Antibiotic Chlortetracycline Causes Transgenerational Immunosuppression via NF-κB

Environ Sci Technol. 2022 Apr 5;56(7):4251-4261. doi: 10.1021/acs.est.1c07343. Epub 2022 Mar 14.


The extensive and increasing global use of antibiotics results in the ubiquitous presence of antibiotics in the environment, which has made them "pseudo persistent organic contaminants." Despite numerous studies showing wide adverse effects of antibiotics on organisms, the chronic environmental risk of their exposure is unknown, and the molecular and cellular mechanisms of antibiotic toxicity remain unclear. Here, we systematically quantified transgenerational immune disturbances after chronic parental exposure to environmental levels of a common antibiotic, chlortetracycline (CTC), using zebrafish as a model. CTC strongly reduced the antibacterial activities of fish offspring by transgenerational immunosuppression. Both innate and adaptive immunities of the offspring were suppressed, showing significant perturbation of macrophages and neutrophils, expression of immune-related genes, and other immune functions. Moreover, these CTC-induced immune effects were either prevented or alleviated by the supplementation with PDTC, an antagonist of nuclear factor-κB (NF-κB), uncovering a seminal role of NF-κB in CTC immunotoxicity. Our results provide the evidence in fish that CTC at environmentally relevant concentrations can be transmitted over multiple generations and weaken the immune defense of offspring, raising concerns on the population hazards and ecological risk of antibiotics in the natural environment.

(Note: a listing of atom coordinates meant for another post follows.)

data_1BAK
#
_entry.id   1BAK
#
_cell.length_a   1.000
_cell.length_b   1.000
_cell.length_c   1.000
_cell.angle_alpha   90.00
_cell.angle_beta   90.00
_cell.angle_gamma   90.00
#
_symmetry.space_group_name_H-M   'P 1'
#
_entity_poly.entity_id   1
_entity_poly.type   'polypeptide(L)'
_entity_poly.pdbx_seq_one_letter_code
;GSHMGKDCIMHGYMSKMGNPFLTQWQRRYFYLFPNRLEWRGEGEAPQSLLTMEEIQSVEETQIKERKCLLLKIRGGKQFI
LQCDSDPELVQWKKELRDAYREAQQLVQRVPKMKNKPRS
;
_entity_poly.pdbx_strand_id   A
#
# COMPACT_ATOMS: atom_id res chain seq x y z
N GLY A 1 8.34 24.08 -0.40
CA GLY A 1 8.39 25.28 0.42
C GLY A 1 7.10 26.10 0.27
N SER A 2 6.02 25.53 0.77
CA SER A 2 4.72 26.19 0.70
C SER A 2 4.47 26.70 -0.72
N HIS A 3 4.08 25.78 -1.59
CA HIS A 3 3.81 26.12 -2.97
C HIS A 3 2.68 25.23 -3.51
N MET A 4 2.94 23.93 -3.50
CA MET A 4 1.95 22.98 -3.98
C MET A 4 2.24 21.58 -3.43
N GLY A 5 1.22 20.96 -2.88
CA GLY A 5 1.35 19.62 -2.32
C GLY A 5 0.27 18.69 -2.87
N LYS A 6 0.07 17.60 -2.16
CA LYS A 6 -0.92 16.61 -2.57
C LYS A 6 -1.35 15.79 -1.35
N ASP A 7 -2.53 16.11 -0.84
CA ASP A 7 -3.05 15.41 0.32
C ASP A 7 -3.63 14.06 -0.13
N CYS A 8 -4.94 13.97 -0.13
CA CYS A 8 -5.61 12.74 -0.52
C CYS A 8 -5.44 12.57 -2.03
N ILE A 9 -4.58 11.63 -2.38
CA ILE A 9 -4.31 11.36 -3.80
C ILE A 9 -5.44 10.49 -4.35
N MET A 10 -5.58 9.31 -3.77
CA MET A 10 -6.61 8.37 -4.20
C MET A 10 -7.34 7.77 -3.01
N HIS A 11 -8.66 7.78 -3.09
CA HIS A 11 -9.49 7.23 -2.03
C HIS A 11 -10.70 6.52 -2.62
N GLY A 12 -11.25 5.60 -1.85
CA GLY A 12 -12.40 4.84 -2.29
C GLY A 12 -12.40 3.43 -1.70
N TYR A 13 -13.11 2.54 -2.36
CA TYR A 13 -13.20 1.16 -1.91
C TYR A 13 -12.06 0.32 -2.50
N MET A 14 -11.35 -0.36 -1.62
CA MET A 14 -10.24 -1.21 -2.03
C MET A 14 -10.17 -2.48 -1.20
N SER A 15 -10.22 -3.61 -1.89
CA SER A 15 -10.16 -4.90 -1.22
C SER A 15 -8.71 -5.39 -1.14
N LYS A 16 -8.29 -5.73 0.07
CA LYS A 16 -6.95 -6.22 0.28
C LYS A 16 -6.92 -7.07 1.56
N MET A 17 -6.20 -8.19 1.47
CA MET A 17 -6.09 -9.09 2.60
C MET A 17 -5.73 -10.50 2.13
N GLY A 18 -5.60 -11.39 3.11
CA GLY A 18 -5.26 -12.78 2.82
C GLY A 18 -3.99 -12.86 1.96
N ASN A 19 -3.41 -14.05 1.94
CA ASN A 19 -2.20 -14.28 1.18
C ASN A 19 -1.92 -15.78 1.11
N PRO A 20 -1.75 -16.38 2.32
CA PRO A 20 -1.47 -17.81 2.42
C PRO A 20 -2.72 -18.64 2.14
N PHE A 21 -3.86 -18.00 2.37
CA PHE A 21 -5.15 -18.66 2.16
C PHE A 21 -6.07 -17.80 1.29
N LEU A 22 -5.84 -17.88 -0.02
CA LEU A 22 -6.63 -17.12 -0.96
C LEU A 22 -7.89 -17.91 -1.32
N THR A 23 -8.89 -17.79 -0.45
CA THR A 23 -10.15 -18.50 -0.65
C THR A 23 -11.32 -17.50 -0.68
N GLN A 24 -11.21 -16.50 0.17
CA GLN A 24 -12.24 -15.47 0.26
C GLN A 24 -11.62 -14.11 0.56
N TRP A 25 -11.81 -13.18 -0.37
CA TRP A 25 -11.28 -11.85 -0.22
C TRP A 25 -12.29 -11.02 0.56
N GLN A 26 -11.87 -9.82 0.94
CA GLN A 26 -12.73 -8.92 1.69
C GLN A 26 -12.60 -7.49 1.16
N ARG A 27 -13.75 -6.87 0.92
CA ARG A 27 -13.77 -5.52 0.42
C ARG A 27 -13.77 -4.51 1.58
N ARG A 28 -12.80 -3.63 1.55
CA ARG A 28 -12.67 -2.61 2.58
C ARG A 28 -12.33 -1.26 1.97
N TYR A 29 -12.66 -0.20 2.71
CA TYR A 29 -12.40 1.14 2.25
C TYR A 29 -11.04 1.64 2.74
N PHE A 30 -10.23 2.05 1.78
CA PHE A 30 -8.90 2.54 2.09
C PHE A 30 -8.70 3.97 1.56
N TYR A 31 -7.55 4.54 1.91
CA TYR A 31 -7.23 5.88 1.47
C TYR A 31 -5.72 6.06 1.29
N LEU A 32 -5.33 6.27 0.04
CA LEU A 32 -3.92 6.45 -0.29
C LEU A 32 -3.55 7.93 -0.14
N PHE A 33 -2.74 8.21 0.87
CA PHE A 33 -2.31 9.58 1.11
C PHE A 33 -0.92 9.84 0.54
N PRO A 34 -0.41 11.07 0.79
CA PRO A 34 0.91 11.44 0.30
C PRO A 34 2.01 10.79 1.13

Keywords: NF-κB; antibiotic; chlortetracycline; immunosuppression; transgenerational toxicity.

Publication types

  • Research Support, Non-U.S. Gov't

MeSH terms

  • Animals
  • Anti-Bacterial Agents / metabolism
  • Chlortetracycline* / metabolism
  • Chlortetracycline* / pharmacology
  • Immunosuppression Therapy
  • NF-kappa B / metabolism
  • Zebrafish / metabolism


  • Anti-Bacterial Agents
  • NF-kappa B
  • Chlortetracycline